After analysing the records of mass extinction events of land animals, scientists have said that these events typically follow a cycle of about 27m years.
While not exactly precise, scientists in the US claim that the mass extinctions of land-dwelling animals have followed a rather regular cycle. In a new study published to Historical Biology, a team led by researchers at New York University found that these events occur about every 27m years, coinciding with previously reported mass extinction events of ocean life.
The study also found that these mass extinctions align with major asteroid impacts and volcanic outpourings of lava called flood-basalt eruptions.
“It seems that large-body impacts and the pulses of internal Earth activity that create flood-basalt volcanism may be marching to the same 27m-year drumbeat as the extinctions, perhaps paced by our orbit in the Galaxy,” said Michael Rampino, a professor in New York University’s Department of Biology and the study’s lead author.
Around 66m years ago, 70pc of all species – both on land and sea – went extinct following the collision of a massive asteroid with the Earth, ending the dinosaur age. Subsequently, palaeontologists discovered that such mass extinctions of marine life – in which up to 90pc of species disappeared – were not random events, but seemed to come in a 26m-year cycle.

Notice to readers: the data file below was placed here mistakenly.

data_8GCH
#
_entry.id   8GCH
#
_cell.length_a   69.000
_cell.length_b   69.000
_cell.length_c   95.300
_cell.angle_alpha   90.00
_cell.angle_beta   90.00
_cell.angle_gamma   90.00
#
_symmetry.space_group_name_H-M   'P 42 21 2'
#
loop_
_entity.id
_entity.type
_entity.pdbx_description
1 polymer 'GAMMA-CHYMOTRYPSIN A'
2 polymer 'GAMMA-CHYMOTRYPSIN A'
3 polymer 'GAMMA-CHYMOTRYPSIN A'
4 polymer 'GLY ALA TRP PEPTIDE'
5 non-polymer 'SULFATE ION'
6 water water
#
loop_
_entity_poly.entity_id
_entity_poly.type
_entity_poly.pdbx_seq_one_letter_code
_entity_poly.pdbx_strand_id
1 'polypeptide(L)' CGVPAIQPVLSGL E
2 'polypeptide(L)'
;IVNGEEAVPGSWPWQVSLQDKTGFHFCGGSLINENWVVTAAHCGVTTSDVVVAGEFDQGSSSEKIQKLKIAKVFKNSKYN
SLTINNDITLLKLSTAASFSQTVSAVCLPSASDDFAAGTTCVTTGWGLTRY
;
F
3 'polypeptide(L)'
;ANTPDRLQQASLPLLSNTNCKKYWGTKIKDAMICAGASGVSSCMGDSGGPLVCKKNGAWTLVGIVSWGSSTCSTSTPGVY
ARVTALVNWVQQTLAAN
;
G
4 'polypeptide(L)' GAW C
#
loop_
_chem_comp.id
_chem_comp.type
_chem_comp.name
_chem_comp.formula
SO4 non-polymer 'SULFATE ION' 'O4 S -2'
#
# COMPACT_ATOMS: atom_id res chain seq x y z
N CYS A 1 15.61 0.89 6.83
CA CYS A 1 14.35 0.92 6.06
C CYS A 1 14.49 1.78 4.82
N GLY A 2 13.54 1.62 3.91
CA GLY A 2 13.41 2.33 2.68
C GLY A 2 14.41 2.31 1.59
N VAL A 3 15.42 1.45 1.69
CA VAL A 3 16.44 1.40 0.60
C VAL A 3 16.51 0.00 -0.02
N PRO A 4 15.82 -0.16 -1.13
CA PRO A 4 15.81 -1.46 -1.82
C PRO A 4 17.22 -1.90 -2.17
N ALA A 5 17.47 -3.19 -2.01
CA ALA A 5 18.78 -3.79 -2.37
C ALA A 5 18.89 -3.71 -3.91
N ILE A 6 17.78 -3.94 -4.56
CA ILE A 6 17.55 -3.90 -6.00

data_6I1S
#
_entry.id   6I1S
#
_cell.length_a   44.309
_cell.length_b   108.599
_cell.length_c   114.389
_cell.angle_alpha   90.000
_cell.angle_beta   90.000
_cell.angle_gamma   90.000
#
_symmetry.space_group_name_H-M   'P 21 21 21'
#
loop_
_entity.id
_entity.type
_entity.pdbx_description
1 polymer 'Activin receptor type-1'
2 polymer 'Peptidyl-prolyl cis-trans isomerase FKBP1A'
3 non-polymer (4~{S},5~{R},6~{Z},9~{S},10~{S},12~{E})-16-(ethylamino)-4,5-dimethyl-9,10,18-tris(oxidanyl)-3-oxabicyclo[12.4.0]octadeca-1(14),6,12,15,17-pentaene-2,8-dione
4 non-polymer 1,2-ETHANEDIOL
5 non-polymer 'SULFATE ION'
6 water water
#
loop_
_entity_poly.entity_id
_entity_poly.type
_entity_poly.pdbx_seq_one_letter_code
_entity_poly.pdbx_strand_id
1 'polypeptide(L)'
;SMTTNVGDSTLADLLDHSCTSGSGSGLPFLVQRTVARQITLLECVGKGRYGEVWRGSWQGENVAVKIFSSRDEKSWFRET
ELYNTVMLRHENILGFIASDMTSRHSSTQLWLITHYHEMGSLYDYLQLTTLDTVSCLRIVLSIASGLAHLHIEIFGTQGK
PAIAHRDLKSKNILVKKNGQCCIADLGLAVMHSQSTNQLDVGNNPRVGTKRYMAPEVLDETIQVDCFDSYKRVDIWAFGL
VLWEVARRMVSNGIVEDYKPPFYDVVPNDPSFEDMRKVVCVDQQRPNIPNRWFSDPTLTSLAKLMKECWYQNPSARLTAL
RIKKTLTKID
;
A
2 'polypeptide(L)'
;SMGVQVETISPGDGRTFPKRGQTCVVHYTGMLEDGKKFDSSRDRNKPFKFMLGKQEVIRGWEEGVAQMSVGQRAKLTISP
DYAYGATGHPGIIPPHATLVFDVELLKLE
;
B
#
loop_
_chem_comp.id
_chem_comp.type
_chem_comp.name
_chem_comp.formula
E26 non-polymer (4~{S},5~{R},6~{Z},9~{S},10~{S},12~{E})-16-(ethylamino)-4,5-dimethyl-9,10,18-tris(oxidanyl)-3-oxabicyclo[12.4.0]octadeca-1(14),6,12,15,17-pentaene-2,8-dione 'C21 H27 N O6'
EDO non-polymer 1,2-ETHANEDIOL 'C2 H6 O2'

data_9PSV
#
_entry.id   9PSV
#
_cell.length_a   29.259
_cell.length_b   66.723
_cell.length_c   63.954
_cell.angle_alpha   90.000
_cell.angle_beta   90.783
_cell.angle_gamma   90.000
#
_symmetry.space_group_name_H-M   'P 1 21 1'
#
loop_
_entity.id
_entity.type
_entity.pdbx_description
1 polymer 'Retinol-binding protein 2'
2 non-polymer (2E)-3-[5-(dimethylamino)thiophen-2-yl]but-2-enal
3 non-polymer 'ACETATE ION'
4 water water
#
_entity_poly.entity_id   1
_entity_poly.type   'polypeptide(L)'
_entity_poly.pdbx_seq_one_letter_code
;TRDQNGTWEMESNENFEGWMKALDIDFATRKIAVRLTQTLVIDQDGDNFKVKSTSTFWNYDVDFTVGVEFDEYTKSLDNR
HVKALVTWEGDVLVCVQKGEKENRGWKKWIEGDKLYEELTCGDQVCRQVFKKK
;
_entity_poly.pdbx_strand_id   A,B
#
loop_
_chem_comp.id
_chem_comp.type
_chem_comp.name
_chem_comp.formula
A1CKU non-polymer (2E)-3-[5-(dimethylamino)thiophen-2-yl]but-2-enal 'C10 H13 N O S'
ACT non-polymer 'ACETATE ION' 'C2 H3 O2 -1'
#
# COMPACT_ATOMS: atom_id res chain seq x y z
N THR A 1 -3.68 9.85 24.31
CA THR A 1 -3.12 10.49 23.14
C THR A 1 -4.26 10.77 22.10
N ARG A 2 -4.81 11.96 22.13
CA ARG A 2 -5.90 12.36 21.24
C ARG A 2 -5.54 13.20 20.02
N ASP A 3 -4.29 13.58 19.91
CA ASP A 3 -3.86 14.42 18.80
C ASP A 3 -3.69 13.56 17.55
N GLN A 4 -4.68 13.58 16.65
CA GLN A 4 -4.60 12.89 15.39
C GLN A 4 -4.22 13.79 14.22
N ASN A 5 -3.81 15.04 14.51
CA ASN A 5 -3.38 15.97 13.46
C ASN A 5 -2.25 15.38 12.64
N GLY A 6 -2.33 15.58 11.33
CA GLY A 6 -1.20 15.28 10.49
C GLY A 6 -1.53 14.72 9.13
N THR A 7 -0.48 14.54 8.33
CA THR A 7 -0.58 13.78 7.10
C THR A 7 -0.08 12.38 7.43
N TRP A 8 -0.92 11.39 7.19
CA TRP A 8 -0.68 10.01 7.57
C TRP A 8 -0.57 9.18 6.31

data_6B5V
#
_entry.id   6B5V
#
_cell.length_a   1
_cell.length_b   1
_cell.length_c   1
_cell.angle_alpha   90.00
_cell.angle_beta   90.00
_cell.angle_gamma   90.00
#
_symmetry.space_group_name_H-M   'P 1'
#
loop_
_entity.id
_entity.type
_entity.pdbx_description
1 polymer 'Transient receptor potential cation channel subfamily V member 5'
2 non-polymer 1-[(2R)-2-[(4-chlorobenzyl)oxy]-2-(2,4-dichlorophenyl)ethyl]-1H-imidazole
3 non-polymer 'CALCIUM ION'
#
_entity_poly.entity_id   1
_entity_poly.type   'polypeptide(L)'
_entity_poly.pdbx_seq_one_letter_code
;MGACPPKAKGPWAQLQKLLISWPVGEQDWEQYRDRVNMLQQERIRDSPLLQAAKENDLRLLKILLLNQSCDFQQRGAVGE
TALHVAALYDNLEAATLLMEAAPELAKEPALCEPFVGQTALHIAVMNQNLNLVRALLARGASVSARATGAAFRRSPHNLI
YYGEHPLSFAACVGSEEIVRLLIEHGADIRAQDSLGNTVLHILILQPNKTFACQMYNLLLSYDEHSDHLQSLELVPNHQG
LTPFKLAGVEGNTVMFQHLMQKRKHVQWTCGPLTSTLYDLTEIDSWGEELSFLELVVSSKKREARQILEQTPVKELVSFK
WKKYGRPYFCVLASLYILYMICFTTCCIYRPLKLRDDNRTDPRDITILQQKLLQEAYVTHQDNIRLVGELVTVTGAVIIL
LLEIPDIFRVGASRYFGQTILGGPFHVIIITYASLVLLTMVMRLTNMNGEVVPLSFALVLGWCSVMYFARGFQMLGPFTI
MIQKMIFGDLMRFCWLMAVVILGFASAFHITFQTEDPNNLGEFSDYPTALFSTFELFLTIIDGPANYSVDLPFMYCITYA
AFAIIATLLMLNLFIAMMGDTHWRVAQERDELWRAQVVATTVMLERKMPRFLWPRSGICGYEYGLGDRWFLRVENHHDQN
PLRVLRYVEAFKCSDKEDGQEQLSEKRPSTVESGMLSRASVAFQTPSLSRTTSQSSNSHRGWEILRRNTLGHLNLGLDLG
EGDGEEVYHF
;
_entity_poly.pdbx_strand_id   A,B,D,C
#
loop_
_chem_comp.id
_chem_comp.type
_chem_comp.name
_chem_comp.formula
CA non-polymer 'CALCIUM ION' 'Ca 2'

As part of this new study, the research team examined the records of mass extinctions of land animals and concluded that they coincided with the extinction of ocean life. It also performed new statistical analyses of the extinctions of land species and demonstrated that those events followed a similar cycle of about 27.5m years.
“These new findings of coinciding, sudden mass extinctions on land and in the oceans, and of the common 26- to 27m-year cycle, lend credence to the idea of periodic global catastrophic events as the triggers for the extinctions,” Rampino said.
“In fact, three of the mass annihilations of species on land and in the sea are already known to have occurred at the same times as the three largest impacts of the last 250m years, each capable of causing a global disaster and resulting mass extinctions.”
One possible explanation for these events is the periodic comet showers that occur in the solar system every 26m to 30m years. However, the team was surprised to find that giant volcanic eruptions could also be a possible explanation, as all eight of the coinciding mass die-offs matched times with such eruptions.
These events would have created severe conditions for life on Earth, including brief periods of intense cold, acid rain, ozone destruction and increased radiation.
Rampino said: “The global mass extinctions were apparently caused by the largest cataclysmic impacts and massive volcanism, perhaps sometimes working in concert.”